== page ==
Analysis of dose response of trinitrochlorobenzene contact hypersensitivity induction in mice: Pretreatment with cyclophosphamide reveals an optimal sensitizing dose

Sabra Sullivan, Paul R. Bergstresser, J. Wayne Streilein

Research output: Contribution to journalArticle

20 Scopus citations

Abstract

A detailed dose-response curve has been established for induction of contact hypersensitivity (CH) in mice with trinitrochlorobenzene (TNCB). It was determined that in BALB/c, CBA/J, and C57BL/6 mice, the dose required to sensitize via epicutaneous application was between 1 and 10,μg TNCB. When doses of hapten of 200,μg or greater were painted on abdominal skin, CH responses were induced which were only marginally greater than responses induced by sensitizing doses of hapten in the 10-50-μg range, implying that no further dose-response relationship exists beyond 50 μg of hapten. However, in companion experiments, in which panels of mice were pretreated with cyclophosphamide, it was determined that sensitizing doses of hapten in excess of 50 μg induced both CH and concomitant induction of down-regulation of CH. Thus, at 200 μg or higher doses of TNCB, CH responses of cyclophosphamide pretreated mice were invariably more intense than in their untreated, hapten-painted cohorts. In the animals pretreated with cyclophosphamide, it was possible to see that a dose-response relationship continued to exist between the amount of epicutaneously applied hapten over a 200 μg to 14 mg range and the intensity of the CH induced. We conclude that the optimal dose for immunizing mice epicutaneously with TNCB is between 10 and 50,μg. This is considered optimal since animals sensitized in this manner display no evidence of concomitant down-regulation of their CH responses.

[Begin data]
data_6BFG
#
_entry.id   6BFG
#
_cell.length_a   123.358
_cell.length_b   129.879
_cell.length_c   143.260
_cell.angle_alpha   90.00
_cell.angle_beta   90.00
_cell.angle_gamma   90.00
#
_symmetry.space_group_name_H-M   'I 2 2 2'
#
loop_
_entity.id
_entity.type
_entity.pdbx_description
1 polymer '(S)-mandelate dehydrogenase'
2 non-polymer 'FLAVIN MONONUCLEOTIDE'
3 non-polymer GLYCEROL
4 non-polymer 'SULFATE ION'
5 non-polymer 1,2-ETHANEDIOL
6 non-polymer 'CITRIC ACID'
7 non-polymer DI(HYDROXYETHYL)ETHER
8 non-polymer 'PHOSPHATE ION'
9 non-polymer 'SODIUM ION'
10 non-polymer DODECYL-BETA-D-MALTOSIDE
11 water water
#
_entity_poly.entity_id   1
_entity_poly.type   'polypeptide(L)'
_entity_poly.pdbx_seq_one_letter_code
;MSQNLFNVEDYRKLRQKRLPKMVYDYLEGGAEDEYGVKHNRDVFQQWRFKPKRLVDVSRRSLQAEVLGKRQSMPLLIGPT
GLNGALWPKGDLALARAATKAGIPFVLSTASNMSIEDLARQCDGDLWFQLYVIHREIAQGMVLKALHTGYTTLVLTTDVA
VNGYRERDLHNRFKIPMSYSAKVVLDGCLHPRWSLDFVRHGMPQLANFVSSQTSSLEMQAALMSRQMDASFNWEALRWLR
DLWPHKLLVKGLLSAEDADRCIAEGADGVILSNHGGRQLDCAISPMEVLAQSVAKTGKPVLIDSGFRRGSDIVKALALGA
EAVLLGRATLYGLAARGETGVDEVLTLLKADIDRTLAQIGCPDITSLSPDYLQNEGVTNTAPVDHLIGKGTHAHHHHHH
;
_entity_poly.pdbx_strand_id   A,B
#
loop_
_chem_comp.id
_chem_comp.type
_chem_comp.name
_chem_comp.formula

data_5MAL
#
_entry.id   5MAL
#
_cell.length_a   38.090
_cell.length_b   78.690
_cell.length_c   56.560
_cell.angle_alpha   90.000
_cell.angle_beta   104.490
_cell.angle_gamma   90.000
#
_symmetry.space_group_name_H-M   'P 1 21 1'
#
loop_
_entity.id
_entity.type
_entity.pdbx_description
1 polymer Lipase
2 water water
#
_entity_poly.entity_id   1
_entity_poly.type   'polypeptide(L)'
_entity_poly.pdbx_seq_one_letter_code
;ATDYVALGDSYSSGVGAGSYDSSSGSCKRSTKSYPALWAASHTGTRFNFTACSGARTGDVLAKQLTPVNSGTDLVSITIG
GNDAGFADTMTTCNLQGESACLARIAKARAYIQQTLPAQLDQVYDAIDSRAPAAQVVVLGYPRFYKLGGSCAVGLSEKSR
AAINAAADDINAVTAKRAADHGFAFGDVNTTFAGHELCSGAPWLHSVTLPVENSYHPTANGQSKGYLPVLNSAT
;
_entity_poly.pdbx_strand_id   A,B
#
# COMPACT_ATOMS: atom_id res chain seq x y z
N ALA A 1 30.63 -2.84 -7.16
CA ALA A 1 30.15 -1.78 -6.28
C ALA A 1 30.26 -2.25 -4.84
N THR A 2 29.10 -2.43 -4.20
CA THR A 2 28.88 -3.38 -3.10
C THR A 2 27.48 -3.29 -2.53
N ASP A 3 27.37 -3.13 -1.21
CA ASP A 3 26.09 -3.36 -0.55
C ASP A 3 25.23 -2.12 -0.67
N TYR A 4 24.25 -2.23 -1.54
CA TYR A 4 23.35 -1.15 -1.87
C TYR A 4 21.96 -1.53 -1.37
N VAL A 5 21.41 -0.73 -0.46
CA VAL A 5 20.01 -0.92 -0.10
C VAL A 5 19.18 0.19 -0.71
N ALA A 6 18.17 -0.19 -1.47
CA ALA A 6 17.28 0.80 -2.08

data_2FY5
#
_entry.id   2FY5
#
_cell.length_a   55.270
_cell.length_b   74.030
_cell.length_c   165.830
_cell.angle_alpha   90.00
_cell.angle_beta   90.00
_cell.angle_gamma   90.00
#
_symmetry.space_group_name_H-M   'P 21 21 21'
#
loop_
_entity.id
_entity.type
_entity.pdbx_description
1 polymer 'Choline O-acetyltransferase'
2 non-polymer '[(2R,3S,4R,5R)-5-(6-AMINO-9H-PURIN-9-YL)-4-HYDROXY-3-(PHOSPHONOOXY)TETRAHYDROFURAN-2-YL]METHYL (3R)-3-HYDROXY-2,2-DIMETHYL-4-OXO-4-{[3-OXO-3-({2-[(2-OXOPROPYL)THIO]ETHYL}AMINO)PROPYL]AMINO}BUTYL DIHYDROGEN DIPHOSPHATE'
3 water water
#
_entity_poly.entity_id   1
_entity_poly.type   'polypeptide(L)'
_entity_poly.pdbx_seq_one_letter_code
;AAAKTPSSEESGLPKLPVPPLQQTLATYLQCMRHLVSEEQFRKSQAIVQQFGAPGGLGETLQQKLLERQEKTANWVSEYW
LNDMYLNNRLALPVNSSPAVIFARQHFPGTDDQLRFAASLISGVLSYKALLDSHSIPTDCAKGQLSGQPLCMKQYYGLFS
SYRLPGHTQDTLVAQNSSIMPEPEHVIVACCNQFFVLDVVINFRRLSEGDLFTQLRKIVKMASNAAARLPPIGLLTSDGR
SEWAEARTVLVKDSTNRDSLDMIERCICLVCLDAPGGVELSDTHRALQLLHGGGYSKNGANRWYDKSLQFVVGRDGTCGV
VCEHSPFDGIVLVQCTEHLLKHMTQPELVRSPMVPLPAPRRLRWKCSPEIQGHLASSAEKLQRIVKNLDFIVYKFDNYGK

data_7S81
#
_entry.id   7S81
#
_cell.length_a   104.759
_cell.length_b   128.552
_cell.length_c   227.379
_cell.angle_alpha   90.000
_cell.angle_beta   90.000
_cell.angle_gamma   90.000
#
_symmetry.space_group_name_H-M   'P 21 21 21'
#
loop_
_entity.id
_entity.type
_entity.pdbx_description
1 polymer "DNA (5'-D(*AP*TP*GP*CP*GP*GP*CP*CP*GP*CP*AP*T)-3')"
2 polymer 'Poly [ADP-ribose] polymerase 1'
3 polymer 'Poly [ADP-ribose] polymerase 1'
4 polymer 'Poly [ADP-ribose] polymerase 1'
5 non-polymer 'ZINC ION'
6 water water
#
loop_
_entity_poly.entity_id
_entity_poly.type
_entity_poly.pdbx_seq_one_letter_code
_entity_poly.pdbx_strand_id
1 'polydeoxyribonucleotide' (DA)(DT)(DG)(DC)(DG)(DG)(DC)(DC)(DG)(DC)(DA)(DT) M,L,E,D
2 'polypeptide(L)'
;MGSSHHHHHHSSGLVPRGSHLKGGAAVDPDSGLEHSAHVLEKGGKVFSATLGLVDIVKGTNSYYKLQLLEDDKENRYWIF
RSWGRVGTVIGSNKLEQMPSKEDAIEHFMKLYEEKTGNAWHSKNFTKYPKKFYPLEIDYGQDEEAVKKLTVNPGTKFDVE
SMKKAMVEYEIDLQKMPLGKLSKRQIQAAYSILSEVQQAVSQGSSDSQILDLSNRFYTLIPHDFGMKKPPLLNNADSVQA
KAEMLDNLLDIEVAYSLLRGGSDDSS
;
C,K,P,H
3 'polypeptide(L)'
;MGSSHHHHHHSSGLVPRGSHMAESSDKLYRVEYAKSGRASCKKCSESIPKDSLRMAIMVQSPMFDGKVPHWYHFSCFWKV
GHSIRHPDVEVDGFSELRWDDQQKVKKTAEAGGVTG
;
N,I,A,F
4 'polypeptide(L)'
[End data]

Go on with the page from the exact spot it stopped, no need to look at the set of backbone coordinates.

Original languageEnglish (US)
Pages (from-to)711-716
Number of pages6
JournalJournal of Investigative Dermatology
Volume94
Issue number5
DOIs
StatePublished - May 1990

ASJC Scopus subject areas

  • Biochemistry
  • Molecular Biology
  • Dermatology
  • Cell Biology

Fingerprint Dive into the research topics of 'Analysis of dose response of trinitrochlorobenzene contact hypersensitivity induction in mice: Pretreatment with cyclophosphamide reveals an optimal sensitizing dose'. Together they form a unique fingerprint.

  • Cite this